2004-01-27 - 10:55 p.m.
A Really Bad Hair Day OR: I’m ready to NOT be Customer No. 800 anymore.
I woke up this morning and did not wash my hair. I should have, for a couple of reasons. Well, first of all, it was morning, and that’s when I usually wash my hair. Secondly, I made the dreadful mistake of coloring my hair this weekend – a dreadful shade called “Auburn Dream” which disastrously turned into “Auburn Nightmare” on my head. The color apparently lasts for 28 washings. Tempted though I was to wash my hair 28 times on Sunday evening, I decided to let the color fade in the most natural way possible. But by not scrubbing my head this morning, I delayed its natural departure by an additional 24 hours. The final reason I *should* have washed my head is that I have had a legitimately BAD HAIR day – the suspicious person in me suspects that perhaps it would have been more successful if I didn’t look like one of the redheaded Fraus from Jena, Germany, and certainly if I had had clean hair.
I went to to and from work today (at which times I do not know, because my watch battery also stopped today), using the bus. In this case, it was a series of watching-the-bus-go-30-seconds-ahead-of-me incidents, which resulted in my standing in the subzero wind for 15-20 minute intervals. Got to work to discover that neither of my network connections had been fixed – in the case of one, all it required was that it be switched “on.” The other was a more complicated situation of “gee we’ve never seen *this* before” – that is, the computer hardware seemed to recognize the network, but all software refused to. We determined that, indeed, my office line was the problem. And in fact, it appears that my office is in the only Wireless-LAN dead spot in the ENTIRE building. I called to ask the status on this work and gave the computer department a small earful – it really shouldn’t take a week to go from “off” to “on,” in my humble opinion, and I remain unable to print a single document.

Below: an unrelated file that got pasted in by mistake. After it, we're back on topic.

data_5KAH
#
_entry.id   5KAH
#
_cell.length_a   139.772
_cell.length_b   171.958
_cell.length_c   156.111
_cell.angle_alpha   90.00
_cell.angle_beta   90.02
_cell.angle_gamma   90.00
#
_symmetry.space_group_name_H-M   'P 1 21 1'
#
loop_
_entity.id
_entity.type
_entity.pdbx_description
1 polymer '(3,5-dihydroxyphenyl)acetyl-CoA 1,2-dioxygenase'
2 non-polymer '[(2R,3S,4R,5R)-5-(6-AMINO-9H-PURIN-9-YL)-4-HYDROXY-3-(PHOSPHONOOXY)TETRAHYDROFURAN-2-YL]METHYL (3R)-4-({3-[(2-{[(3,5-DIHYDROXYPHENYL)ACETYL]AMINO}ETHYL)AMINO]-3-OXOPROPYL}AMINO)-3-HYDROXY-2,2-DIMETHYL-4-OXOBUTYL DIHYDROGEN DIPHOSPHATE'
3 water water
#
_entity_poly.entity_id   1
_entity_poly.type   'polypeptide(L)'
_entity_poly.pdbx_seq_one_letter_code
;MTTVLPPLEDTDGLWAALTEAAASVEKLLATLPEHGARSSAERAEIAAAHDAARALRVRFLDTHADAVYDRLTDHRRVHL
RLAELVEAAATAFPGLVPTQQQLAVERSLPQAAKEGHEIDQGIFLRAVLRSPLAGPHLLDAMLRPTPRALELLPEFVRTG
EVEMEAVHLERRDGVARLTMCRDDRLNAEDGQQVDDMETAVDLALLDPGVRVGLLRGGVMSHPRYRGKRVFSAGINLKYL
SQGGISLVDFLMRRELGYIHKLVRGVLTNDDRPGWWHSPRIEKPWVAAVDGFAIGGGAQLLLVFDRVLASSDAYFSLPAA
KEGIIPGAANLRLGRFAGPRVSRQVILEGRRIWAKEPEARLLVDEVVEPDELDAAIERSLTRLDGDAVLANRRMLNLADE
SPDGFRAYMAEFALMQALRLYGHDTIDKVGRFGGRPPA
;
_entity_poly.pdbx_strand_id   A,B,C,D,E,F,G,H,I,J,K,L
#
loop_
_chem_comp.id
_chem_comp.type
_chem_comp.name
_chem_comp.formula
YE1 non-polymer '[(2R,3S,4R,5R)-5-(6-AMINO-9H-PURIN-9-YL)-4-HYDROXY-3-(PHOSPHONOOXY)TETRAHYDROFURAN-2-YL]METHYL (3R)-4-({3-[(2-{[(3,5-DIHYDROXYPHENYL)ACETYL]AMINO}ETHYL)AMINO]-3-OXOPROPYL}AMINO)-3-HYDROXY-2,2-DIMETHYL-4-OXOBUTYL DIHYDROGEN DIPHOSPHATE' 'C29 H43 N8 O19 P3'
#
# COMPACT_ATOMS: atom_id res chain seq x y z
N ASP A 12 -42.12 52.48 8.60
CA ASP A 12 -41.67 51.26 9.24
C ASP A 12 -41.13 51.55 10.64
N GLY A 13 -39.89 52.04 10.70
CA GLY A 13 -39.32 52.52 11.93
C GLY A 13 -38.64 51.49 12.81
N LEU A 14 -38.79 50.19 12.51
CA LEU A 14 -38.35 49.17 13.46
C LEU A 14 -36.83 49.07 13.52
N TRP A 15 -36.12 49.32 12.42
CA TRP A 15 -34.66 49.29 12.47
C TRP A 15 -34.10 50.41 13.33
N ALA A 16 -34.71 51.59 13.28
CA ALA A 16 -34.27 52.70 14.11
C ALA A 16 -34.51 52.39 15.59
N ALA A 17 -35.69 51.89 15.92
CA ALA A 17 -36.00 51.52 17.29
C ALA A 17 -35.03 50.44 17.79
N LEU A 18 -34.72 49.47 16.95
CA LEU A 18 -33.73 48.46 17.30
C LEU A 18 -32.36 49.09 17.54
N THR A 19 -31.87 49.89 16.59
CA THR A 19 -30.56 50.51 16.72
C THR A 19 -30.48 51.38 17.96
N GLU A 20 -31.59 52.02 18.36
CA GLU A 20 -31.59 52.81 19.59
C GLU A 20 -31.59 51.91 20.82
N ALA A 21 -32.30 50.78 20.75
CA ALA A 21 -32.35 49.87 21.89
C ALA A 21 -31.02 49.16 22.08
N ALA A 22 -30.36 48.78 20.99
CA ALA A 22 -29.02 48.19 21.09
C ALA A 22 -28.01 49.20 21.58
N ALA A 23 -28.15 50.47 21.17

I moved promptly on to problem number 2: obtaining my college identification card. I had tried to do this last week, but was informed by the security office that the identification machine was broken and would be fixed Tuesday. Today, I called the security office a total of three times before I was able to obtain the full instructions – one of the callers chastised me for interrupting him because he was working on “a very complicated Adobe Illustrator document” - a phrase that he uttered as if he had just learned what “Adobe Illustrator” meant two hours before, and it was an entity that demanded great respect – he clearly couldn’t be bothered with such banal activities as answering the phone. It was only an hour later, naturally, that I came up with the perfect response to his stunning rudeness. At the time I simply said, “Sir, I am new here, I am simply asking for your help, please. Could you please speak more clearly.”
Eventually I found the unlabeled room in the library where IDs were being processed. (the sign on the wall pointed down the stairs; ID distribution was upstairs, I have a fundamental problem with this logic). I presented my letters and forms of identification, only to be told that my letter of permission from the department was unacceptable because it only authorized keys and not a college ID. Uh huh. I had two official letters, one stating that I was a college professor at QC, the second authorizing the security department to issue me keys. Not good enough. Need a letter specifically authorizing that an ID is issued. And you need to be “in the computer.” Rules are Rules.